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[Survey of Media Use by Children and Parents] 3-4. Mothers' Media Awareness (1) Affinity for and Addiction to Media


As a result of analyzing mothers' media awareness, as a general rule affinity for TV programs and the Internet was strong and in some cases addiction to TV programs was found. Comparing different generations, the level of affinity was high in the order of under 20s > 30s > over 40s in all types of media.

In Section 4, mothers' awareness related to media regarding 4 types of media (TV programs/Internet/emails/games) will be discussed from two perspectives, affinity and addiction.

Affinity for TV programs and the Internet, addiction to TV programs

Figure 3-4-1 shows the correspondent rate of "true" and "somewhat true" sorted by different types of media from the result of asking mothers to indicate their relationship to media on a 4-point rating scale (true/somewhat true/not so true/not true at all).

Regarding TV programs, mothers who answered "I like watching TV programs" by selecting "true" and "somewhat true" were 78.5% indicating a strong degree of affinity for TV programs. Mothers who indicate some degree of addiction to them by "leaving the TV switched on while they are at home" are the majority (52.0%). This result may have been effected by having grown up in an environment where they were "allowed to watch TV programs freely in childhood" (43.4%) which is related to both affinity and addiction.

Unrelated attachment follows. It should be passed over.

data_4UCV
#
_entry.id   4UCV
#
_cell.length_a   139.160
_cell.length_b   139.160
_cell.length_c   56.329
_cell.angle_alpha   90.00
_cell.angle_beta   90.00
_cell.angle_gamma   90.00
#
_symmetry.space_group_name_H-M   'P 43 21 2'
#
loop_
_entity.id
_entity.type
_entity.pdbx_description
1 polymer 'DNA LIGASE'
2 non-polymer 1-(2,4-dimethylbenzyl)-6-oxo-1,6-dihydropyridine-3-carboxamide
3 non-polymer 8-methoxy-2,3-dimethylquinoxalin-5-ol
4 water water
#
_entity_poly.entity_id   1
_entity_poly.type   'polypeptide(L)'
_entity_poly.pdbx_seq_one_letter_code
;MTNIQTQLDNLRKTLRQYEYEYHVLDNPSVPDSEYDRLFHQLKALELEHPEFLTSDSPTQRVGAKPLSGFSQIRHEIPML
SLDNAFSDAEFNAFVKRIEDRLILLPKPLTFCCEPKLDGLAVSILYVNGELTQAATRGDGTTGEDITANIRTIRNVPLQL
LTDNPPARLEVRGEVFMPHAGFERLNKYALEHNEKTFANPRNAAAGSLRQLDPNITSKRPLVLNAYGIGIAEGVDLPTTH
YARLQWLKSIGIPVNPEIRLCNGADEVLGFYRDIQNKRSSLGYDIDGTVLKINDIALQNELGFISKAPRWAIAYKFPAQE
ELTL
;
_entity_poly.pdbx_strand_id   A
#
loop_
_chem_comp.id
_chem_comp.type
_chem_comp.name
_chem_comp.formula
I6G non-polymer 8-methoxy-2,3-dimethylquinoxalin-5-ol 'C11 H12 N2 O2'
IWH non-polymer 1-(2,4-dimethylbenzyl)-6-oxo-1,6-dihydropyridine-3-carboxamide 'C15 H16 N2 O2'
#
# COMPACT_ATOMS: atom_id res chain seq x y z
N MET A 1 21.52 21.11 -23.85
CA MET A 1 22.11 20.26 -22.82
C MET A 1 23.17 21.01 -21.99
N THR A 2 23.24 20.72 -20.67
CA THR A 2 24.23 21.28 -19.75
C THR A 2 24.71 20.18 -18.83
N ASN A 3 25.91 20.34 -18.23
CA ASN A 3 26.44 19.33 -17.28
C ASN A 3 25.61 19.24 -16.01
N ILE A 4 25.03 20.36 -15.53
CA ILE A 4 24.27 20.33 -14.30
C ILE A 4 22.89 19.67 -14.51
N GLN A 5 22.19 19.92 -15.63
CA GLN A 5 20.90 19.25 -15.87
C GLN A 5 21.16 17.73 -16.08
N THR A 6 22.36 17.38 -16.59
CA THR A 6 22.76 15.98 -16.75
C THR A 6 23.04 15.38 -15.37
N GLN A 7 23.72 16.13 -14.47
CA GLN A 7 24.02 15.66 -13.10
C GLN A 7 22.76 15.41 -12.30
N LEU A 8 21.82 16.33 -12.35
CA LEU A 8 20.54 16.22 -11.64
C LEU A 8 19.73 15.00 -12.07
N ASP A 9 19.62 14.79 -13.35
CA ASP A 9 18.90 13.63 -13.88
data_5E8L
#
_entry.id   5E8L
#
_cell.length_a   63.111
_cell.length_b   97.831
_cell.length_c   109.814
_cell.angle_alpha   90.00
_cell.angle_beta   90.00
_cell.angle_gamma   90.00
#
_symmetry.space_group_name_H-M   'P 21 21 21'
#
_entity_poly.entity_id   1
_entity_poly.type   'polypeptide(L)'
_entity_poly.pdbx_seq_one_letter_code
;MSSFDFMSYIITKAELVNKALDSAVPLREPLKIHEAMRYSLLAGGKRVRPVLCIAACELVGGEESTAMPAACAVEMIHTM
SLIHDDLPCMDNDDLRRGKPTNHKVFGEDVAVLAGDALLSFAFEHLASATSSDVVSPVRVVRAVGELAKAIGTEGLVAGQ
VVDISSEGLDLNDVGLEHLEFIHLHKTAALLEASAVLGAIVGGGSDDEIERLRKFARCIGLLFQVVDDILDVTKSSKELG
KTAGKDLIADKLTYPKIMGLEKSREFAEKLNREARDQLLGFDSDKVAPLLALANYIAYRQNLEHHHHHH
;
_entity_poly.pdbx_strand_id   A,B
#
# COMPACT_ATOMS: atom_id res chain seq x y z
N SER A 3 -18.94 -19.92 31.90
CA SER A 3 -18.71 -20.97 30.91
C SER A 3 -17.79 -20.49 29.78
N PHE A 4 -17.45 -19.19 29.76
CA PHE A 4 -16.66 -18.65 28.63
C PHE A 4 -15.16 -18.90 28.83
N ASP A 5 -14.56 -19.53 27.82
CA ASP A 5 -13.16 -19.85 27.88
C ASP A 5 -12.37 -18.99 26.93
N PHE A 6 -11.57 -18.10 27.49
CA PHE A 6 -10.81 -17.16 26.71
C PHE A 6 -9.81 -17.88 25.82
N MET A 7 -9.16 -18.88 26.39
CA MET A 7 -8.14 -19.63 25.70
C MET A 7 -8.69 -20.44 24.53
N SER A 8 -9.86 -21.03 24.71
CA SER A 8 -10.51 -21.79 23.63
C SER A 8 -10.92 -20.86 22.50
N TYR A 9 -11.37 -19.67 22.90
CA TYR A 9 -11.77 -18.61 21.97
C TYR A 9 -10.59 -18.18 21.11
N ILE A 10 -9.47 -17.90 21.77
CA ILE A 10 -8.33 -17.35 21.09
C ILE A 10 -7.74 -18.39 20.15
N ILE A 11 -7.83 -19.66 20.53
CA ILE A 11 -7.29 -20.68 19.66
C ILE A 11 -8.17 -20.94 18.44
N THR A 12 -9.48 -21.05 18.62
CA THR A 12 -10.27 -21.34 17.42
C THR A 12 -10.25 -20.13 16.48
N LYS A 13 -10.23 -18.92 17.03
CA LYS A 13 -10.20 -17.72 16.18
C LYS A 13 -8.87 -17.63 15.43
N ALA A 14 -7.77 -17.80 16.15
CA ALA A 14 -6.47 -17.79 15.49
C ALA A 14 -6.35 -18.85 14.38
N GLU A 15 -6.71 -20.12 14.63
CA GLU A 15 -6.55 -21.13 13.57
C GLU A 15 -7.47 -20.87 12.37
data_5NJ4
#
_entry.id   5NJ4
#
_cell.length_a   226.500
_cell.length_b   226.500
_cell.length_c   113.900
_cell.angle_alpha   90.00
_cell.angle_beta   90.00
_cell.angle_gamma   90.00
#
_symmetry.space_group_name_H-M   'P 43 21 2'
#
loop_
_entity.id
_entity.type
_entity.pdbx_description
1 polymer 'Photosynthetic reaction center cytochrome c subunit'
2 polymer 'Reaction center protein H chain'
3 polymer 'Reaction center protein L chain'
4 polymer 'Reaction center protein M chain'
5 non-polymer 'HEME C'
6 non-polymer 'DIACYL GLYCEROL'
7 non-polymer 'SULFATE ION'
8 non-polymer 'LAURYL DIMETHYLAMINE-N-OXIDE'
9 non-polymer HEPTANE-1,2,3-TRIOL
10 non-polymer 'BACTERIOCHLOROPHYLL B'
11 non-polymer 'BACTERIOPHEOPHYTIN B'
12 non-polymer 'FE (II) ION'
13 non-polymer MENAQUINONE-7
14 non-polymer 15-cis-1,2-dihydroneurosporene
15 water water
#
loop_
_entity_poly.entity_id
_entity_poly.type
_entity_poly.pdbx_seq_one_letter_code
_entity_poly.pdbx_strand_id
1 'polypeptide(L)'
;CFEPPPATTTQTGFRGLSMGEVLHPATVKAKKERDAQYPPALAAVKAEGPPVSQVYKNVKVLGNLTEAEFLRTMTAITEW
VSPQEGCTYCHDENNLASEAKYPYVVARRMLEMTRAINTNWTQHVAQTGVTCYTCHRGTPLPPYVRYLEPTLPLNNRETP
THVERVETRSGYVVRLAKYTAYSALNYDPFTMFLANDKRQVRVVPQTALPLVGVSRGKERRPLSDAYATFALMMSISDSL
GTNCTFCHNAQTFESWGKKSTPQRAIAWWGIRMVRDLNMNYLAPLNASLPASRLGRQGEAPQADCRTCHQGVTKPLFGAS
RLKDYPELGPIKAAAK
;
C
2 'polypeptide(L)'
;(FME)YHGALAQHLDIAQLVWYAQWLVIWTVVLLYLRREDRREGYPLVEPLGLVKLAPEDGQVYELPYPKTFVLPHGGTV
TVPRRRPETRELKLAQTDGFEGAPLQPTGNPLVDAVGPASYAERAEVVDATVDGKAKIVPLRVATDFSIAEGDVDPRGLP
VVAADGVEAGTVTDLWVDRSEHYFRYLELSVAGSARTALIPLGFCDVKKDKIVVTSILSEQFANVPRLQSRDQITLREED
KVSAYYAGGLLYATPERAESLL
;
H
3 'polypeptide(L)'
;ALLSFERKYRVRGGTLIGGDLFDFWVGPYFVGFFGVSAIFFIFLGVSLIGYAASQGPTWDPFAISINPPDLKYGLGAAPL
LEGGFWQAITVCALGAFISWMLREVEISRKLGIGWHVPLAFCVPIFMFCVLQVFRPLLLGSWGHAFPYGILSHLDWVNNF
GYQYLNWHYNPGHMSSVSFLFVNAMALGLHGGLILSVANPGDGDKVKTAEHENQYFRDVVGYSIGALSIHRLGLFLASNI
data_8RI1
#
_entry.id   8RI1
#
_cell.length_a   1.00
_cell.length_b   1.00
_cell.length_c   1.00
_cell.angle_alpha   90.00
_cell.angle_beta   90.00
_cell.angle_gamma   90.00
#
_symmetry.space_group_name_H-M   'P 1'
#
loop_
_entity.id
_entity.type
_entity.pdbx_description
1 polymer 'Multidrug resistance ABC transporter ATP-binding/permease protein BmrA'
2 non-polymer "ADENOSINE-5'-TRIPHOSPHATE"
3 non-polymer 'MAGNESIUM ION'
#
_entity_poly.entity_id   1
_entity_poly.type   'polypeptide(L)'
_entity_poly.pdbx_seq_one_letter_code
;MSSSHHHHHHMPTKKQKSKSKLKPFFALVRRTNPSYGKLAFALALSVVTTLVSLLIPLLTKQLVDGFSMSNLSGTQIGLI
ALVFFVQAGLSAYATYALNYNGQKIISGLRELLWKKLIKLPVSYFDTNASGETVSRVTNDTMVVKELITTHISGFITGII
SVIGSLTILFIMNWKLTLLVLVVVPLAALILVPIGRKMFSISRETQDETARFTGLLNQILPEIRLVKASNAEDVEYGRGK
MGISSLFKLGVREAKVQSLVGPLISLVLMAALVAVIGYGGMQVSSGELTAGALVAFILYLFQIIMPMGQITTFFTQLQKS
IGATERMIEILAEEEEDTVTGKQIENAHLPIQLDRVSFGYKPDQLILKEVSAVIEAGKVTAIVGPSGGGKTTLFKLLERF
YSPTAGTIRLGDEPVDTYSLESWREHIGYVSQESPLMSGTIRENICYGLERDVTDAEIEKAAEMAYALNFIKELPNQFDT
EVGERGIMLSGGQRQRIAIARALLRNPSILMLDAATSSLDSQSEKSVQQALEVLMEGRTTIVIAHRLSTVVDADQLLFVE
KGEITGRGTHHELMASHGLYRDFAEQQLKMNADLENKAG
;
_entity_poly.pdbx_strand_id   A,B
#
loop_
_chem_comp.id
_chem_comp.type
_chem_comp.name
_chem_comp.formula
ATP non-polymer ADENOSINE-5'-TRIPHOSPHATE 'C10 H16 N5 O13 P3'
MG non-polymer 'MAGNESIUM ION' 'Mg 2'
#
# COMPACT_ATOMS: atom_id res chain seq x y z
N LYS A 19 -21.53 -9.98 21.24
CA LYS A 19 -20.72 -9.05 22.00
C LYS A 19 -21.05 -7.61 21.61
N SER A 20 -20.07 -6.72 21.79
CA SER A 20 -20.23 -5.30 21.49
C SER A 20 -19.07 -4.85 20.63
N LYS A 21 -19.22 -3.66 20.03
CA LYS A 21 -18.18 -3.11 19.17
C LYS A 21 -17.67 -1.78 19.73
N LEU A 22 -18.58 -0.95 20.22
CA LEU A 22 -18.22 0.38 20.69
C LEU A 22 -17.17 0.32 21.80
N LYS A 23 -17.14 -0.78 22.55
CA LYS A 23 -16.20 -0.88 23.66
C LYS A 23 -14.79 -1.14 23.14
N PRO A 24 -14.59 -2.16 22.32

Regarding the Internet, mothers who answered "I like getting information from the Internet" were 75.3%, indicating a strong degree of affinity. On the other hand, the addiction rate of those who "get absorbed in the Internet, to the extent of losing track of time" was 28.7%.

Regarding "emails," mothers who "check emails constantly" were limited to 16.1%, indicating a minor degree of addiction.

Regarding "games," mothers who "like playing with gaming apps and software" marked 25.7% and those who "get absorbed in gaming apps and software, to the extent of losing track of time" were 8.8%. The rate of affinity is higher than that of addiction but both of them indicate lower tendencies compared to TV programs and the Internet.


Figure 3-4-1 Mothers' affinity for and addiction to media

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Under 20s have affinity for and addiction to old and new media

Figure 3-4-2 to Figure 3-4-5 compare different generations for each type of media regarding mothers' affinity for and addiction to media indicated in Figure 3-4-1.

Figure 3-4-2 has put in order the affinity for and addiction to TV programs. The under 20s group shows the strongest affinity for TV programs with 82.0% (30s 79.7% / over 40s 73.2%). It was a similar result with addiction (under 20s 58.5% > 30s 53.7% > over 40s). Under 20s are "the early neo-digital natives" of Generation 86 who grew up with the Internet and mobile phones but TV seems to be an established media to watch while doing something else. As a backdrop, it may also be influenced by the fact that they could watch TV whenever they wanted to when they were growing up. (under 20s 58.8%>30s 42.8%>over 40s 39.0%).